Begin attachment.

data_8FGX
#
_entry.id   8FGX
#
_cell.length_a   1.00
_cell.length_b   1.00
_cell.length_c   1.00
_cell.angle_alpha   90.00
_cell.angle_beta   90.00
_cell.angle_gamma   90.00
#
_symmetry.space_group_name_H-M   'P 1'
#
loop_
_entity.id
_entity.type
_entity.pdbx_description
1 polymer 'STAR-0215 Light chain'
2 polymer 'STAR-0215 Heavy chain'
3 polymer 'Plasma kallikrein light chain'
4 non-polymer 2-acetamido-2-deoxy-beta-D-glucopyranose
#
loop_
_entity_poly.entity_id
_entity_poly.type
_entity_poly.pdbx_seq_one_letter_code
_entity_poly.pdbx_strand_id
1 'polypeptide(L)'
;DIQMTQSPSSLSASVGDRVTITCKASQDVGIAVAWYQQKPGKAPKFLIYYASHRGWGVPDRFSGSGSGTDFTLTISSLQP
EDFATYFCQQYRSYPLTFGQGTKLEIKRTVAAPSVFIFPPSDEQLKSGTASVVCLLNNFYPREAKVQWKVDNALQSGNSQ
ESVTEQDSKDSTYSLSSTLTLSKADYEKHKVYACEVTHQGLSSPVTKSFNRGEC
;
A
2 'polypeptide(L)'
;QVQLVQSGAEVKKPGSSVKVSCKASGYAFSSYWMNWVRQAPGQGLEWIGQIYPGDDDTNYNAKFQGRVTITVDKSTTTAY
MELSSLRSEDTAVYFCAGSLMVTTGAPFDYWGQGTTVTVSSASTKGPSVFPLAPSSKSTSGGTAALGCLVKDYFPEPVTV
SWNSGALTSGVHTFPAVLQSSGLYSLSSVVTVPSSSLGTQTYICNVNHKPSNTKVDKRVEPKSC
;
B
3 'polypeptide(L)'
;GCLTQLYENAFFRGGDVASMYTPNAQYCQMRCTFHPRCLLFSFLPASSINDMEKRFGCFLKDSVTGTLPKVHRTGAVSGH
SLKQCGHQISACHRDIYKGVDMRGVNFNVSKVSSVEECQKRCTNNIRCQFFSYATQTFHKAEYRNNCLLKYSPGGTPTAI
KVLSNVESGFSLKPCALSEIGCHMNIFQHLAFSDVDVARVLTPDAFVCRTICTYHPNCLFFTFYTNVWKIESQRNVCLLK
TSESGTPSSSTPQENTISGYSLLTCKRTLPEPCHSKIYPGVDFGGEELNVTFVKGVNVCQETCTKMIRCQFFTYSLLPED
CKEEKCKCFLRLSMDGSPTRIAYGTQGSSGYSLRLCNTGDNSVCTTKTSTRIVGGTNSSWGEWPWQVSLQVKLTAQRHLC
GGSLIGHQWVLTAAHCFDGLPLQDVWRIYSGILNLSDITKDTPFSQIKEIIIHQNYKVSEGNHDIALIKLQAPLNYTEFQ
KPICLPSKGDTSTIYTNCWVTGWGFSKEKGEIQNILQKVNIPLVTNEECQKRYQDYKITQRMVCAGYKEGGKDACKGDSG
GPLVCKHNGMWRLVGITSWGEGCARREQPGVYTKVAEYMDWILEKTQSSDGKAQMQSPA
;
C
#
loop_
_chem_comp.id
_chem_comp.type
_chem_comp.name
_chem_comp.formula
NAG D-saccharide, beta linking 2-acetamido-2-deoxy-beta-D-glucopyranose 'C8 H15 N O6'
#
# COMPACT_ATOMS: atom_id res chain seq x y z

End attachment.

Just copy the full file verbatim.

data_8FGX
#
_entry.id   8FGX
#
_cell.length_a   1.00
_cell.length_b   1.00
_cell.length_c   1.00
_cell.angle_alpha   90.00
_cell.angle_beta   90.00
_cell.angle_gamma   90.00
#
_symmetry.space_group_name_H-M   'P 1'
#
loop_
_entity.id
_entity.type
_entity.pdbx_description
1 polymer 'STAR-0215 Light chain'
2 polymer 'STAR-0215 Heavy chain'
3 polymer 'Plasma kallikrein light chain'
4 non-polymer 2-acetamido-2-deoxy-beta-D-glucopyranose
#
loop_
_entity_poly.entity_id
_entity_poly.type
_entity_poly.pdbx_seq_one_letter_code
_entity_poly.pdbx_strand_id
1 'polypeptide(L)'
;DIQMTQSPSSLSASVGDRVTITCKASQDVGIAVAWYQQKPGKAPKFLIYYASHRGWGVPDRFSGSGSGTDFTLTISSLQP
EDFATYFCQQYRSYPLTFGQGTKLEIKRTVAAPSVFIFPPSDEQLKSGTASVVCLLNNFYPREAKVQWKVDNALQSGNSQ
ESVTEQDSKDSTYSLSSTLTLSKADYEKHKVYACEVTHQGLSSPVTKSFNRGEC
;
A
2 'polypeptide(L)'
;QVQLVQSGAEVKKPGSSVKVSCKASGYAFSSYWMNWVRQAPGQGLEWIGQIYPGDDDTNYNAKFQGRVTITVDKSTTTAY
MELSSLRSEDTAVYFCAGSLMVTTGAPFDYWGQGTTVTVSSASTKGPSVFPLAPSSKSTSGGTAALGCLVKDYFPEPVTV
SWNSGALTSGVHTFPAVLQSSGLYSLSSVVTVPSSSLGTQTYICNVNHKPSNTKVDKRVEPKSC
;
B
3 'polypeptide(L)'
;GCLTQLYENAFFRGGDVASMYTPNAQYCQMRCTFHPRCLLFSFLPASSINDMEKRFGCFLKDSVTGTLPKVHRTGAVSGH
SLKQCGHQISACHRDIYKGVDMRGVNFNVSKVSSVEECQKRCTNNIRCQFFSYATQTFHKAEYRNNCLLKYSPGGTPTAI
KVLSNVESGFSLKPCALSEIGCHMNIFQHLAFSDVDVARVLTPDAFVCRTICTYHPNCLFFTFYTNVWKIESQRNVCLLK
TSESGTPSSSTPQENTISGYSLLTCKRTLPEPCHSKIYPGVDFGGEELNVTFVKGVNVCQETCTKMIRCQFFTYSLLPED
CKEEKCKCFLRLSMDGSPTRIAYGTQGSSGYSLRLCNTGDNSVCTTKTSTRIVGGTNSSWGEWPWQVSLQVKLTAQRHLC
GGSLIGHQWVLTAAHCFDGLPLQDVWRIYSGILNLSDITKDTPFSQIKEIIIHQNYKVSEGNHDIALIKLQAPLNYTEFQ
KPICLPSKGDTSTIYTNCWVTGWGFSKEKGEIQNILQKVNIPLVTNEECQKRYQDYKITQRMVCAGYKEGGKDACKGDSG
GPLVCKHNGMWRLVGITSWGEGCARREQPGVYTKVAEYMDWILEKTQSSDGKAQMQSPA
;
C
#
loop_
_chem_comp.id
_chem_comp.type
_chem_comp.name
_chem_comp.formula
NAG D-saccharide, beta linking 2-acetamido-2-deoxy-beta-D-glucopyranose 'C8 H15 N O6'
#
# COMPACT_ATOMS: atom_id res chain seq x y z